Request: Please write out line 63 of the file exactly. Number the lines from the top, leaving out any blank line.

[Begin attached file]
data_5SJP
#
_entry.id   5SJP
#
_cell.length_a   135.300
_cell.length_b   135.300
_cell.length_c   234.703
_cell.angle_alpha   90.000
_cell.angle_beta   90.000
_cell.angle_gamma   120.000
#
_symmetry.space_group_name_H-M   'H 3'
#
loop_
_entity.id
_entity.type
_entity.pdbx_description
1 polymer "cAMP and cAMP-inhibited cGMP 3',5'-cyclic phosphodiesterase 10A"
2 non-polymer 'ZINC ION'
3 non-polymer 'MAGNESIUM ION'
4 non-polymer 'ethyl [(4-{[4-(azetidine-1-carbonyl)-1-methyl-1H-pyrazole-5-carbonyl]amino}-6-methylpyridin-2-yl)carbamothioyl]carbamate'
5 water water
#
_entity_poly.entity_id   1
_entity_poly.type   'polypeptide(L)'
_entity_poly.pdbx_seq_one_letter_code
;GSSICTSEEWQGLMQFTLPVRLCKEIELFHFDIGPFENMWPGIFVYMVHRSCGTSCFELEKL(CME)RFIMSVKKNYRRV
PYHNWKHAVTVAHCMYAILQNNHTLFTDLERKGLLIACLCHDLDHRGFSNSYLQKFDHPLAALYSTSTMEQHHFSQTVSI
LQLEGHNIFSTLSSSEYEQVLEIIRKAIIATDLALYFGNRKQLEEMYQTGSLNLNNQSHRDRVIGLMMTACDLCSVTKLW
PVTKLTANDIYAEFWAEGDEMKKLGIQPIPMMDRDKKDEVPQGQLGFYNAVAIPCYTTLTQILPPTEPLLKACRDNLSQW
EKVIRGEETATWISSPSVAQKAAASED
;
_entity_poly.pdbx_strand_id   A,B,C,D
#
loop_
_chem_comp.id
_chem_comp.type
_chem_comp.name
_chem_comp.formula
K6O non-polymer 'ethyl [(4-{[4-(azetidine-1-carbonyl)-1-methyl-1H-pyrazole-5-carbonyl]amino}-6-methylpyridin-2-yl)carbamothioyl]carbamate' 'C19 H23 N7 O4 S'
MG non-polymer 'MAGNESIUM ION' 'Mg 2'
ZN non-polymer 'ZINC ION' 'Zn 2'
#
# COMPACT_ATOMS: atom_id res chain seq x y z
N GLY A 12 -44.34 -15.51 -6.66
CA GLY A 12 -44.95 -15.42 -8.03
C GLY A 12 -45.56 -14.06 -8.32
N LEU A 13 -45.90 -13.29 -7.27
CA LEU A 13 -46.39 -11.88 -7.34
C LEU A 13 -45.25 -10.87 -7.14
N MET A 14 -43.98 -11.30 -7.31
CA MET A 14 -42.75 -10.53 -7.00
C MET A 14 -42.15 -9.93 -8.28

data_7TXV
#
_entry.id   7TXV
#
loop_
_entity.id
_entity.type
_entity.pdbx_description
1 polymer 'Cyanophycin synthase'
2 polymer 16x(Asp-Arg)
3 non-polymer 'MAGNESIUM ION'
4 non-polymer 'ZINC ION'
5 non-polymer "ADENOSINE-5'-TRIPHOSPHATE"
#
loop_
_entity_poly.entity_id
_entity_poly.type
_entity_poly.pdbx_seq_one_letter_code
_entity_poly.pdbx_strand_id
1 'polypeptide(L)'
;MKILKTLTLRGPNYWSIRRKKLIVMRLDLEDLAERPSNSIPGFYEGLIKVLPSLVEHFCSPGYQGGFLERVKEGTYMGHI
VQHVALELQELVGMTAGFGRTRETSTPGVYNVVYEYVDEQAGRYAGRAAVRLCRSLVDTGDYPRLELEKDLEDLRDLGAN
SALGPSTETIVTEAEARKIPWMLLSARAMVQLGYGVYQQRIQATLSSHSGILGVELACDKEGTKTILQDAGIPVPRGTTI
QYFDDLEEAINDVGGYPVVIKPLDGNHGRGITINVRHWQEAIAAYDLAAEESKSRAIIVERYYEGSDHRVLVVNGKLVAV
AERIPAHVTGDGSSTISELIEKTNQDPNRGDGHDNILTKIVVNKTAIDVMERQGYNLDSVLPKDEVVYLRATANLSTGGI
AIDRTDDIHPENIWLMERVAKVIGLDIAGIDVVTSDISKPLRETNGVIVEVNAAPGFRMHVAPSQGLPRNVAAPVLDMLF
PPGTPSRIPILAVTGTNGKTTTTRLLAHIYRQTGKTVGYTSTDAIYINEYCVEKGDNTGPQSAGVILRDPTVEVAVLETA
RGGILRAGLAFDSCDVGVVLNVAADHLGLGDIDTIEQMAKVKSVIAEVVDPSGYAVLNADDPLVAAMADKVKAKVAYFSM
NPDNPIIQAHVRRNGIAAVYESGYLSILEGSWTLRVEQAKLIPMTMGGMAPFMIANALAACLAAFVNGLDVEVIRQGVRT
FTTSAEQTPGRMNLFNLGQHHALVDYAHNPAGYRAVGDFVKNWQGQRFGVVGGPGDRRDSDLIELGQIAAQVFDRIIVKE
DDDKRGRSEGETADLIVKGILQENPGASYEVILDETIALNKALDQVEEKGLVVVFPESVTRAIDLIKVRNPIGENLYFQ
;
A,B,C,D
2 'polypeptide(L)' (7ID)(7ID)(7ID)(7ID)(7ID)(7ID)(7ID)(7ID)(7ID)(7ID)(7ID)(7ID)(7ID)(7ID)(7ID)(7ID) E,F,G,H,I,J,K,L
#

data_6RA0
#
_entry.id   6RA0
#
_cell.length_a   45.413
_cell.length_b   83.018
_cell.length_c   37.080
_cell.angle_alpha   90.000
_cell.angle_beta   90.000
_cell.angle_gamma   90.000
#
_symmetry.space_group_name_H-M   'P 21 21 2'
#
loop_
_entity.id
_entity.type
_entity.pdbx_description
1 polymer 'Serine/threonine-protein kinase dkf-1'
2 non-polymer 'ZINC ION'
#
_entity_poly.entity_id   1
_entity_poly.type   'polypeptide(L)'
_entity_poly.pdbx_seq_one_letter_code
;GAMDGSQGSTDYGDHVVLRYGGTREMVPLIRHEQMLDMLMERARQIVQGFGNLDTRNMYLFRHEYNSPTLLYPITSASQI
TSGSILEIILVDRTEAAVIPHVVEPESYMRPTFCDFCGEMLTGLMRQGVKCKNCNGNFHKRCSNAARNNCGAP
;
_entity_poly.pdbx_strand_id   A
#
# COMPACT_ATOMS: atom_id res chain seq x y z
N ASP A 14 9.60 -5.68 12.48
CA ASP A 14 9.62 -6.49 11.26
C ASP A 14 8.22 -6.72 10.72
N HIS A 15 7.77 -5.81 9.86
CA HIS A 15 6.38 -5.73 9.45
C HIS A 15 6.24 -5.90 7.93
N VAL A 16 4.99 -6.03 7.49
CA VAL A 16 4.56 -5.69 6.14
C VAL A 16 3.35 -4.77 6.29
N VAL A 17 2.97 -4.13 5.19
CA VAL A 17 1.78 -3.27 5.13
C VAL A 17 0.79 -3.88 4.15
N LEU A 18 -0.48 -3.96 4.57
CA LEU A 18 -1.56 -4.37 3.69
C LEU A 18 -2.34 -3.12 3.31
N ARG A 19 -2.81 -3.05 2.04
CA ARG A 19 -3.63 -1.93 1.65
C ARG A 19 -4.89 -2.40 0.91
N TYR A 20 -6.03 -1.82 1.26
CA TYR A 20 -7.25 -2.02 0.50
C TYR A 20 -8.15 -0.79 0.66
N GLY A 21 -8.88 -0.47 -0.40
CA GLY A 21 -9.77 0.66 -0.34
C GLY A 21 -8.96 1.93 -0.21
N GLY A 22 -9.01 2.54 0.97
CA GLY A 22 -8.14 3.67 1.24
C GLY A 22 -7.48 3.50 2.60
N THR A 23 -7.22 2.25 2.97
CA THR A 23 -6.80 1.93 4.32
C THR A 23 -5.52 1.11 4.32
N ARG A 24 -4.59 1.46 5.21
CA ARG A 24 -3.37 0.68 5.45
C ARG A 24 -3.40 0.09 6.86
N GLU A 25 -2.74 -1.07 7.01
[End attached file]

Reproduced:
2 polymer 16x(Asp-Arg)